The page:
Market report: All eyes on the weather in the Mid-West

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This week we have seen pressure on global and domestic wheat futures, with UK feed wheat futures for November 2023 falling for the fifth consecutive day. The weather in the US continues to be a key market driver, as well as markets watching and assessing attacks on Ukrainian infrastructure closely.

Megan Hesketh senior analyst for AHDB says: “US weather continues to be watched closely by the market. This is because 59% of maize and 53% of soyabean crops remain in drought conditions (to 25 July). By 30 July, 84% of maize was silking and 50% of soyabeans were setting pods. Therefore, current weather is key for yield forming.

“On Monday the latest US crop conditions were released. As of 30 July, 55% of US maize had a good to excellent rating, down 2 percentage points from the previous week. Soyabeans saw the same fall week-on-week, with 52% now rated as good to excellent.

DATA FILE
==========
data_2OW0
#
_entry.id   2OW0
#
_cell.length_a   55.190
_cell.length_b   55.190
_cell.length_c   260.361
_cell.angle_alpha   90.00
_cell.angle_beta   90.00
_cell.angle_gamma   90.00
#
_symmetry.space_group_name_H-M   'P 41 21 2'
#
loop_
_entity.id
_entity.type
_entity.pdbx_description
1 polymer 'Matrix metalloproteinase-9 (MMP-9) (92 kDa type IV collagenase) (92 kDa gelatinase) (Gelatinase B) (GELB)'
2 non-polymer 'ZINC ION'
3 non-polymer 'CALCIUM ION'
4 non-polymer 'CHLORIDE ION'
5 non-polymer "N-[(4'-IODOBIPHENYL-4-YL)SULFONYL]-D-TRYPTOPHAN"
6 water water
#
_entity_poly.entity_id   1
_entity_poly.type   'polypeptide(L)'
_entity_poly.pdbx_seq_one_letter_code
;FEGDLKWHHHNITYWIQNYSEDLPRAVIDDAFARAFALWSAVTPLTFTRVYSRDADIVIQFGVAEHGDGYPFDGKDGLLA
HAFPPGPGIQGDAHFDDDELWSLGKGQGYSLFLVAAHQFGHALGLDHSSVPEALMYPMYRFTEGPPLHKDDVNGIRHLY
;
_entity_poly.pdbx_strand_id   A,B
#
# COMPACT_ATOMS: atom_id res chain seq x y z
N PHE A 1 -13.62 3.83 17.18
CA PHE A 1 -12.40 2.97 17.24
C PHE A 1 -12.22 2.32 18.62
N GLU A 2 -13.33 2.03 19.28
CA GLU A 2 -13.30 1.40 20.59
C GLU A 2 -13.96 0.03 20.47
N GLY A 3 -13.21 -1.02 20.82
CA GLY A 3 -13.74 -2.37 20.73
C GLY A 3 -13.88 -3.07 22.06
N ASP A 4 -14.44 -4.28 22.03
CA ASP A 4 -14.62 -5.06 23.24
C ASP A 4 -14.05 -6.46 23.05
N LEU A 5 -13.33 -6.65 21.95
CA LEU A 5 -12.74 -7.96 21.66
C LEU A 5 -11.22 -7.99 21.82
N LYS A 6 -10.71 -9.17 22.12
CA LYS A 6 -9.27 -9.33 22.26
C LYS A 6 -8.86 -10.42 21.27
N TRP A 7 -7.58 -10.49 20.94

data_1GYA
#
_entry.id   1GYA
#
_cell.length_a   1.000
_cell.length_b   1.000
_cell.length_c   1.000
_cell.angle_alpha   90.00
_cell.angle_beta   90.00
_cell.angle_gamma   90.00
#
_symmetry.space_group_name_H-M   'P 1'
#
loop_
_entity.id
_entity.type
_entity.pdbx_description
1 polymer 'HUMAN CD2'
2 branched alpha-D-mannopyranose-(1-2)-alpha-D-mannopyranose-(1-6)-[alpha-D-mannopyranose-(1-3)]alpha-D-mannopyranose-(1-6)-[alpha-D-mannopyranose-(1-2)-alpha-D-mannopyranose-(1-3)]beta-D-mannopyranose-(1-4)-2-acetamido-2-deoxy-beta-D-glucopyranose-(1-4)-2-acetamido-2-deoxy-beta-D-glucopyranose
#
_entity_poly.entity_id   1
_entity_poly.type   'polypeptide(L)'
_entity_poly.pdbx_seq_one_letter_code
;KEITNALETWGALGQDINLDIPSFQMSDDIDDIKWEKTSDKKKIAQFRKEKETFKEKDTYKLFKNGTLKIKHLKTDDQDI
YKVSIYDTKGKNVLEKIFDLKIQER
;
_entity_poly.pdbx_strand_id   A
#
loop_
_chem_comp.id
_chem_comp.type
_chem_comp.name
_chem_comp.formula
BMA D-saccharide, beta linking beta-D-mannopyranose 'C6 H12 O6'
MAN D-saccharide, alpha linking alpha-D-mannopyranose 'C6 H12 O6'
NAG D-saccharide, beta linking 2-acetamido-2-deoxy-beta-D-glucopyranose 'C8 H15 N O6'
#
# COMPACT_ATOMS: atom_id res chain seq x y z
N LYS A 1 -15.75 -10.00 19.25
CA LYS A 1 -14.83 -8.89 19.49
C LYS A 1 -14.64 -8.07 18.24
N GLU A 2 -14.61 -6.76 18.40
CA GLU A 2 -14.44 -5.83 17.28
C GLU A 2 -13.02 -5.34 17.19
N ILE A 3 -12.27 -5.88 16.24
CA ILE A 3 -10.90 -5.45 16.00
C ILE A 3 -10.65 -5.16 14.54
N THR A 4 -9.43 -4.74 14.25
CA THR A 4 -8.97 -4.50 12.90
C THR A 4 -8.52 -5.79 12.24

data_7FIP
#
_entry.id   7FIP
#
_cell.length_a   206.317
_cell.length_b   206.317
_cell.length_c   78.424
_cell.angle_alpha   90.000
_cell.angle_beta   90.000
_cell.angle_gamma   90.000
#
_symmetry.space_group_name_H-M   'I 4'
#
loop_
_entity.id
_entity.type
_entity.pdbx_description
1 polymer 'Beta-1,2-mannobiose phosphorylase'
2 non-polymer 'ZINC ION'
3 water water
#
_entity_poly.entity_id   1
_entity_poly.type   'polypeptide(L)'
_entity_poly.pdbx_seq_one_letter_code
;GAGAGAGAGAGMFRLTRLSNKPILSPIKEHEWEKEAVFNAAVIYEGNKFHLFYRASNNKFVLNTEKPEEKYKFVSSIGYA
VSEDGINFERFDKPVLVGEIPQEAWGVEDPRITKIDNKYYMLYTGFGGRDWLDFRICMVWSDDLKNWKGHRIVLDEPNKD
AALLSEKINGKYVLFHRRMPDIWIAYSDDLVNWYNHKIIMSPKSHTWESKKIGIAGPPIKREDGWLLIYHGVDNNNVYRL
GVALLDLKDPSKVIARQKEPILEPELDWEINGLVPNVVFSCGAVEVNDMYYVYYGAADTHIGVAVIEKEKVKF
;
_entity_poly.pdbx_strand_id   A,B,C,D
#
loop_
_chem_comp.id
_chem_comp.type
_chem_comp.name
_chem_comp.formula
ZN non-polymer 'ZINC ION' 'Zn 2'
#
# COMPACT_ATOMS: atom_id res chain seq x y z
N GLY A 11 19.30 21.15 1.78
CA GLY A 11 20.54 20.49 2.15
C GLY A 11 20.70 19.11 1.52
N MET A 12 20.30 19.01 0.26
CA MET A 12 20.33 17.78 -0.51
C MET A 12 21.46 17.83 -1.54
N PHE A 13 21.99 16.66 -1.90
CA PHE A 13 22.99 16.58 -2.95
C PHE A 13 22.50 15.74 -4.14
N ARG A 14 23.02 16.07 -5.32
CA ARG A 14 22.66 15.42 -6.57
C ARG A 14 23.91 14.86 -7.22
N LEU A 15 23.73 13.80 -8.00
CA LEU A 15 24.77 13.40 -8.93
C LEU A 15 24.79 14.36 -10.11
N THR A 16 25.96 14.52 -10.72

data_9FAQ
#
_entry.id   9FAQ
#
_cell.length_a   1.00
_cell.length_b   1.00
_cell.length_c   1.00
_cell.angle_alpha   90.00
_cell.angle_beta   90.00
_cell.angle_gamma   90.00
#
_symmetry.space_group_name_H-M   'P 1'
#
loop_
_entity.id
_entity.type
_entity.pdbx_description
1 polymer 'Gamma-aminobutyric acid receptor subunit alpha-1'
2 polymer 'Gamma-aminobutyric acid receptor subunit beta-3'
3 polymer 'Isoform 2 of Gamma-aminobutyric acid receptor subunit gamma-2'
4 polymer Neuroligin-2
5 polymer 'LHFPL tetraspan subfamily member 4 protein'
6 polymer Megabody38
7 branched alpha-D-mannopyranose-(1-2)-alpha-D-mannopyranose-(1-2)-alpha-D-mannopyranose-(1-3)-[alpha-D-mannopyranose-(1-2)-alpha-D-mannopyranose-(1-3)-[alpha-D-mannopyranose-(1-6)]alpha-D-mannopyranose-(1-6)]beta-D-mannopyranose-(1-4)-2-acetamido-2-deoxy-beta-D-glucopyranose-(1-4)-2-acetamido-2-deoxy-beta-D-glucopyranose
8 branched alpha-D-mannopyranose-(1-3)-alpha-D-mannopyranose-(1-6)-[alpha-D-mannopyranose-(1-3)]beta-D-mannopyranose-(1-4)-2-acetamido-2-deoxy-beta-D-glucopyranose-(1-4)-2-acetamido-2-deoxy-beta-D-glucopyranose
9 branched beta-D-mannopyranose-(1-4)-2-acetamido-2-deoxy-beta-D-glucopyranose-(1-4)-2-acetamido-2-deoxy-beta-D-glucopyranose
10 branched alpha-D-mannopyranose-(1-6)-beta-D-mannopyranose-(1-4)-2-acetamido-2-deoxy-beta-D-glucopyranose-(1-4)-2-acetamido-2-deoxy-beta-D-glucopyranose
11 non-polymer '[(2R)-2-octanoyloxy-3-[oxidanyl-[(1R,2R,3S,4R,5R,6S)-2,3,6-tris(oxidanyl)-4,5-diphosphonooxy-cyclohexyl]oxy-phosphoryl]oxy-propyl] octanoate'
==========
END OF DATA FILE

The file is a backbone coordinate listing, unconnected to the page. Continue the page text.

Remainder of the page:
“We could see some market reaction to this today, though the forecast remains milder for parts of the Midwest over the coming week. Rain is forecast over much of the Midwest which could support yield potential.”

Another factor pressuring global prices yesterday was competitive Black Sea wheat values. Algeria’s state buying agency is believed to have purchased 660 Kt or more of milling wheat yesterday. Most of the wheat is believed by traders to have been purchased at $276/t (cost and freight). Traders expect the wheat to be of Black Sea origin, including Russian, Romanian and Bulgarian (Refinitiv).

“Yesterday, Tunisia’s state grains agency also issued a tender for 117 Kt of soft milling wheat. Eyes will be on which origin remains most competitive, adds Ms Hesketh.

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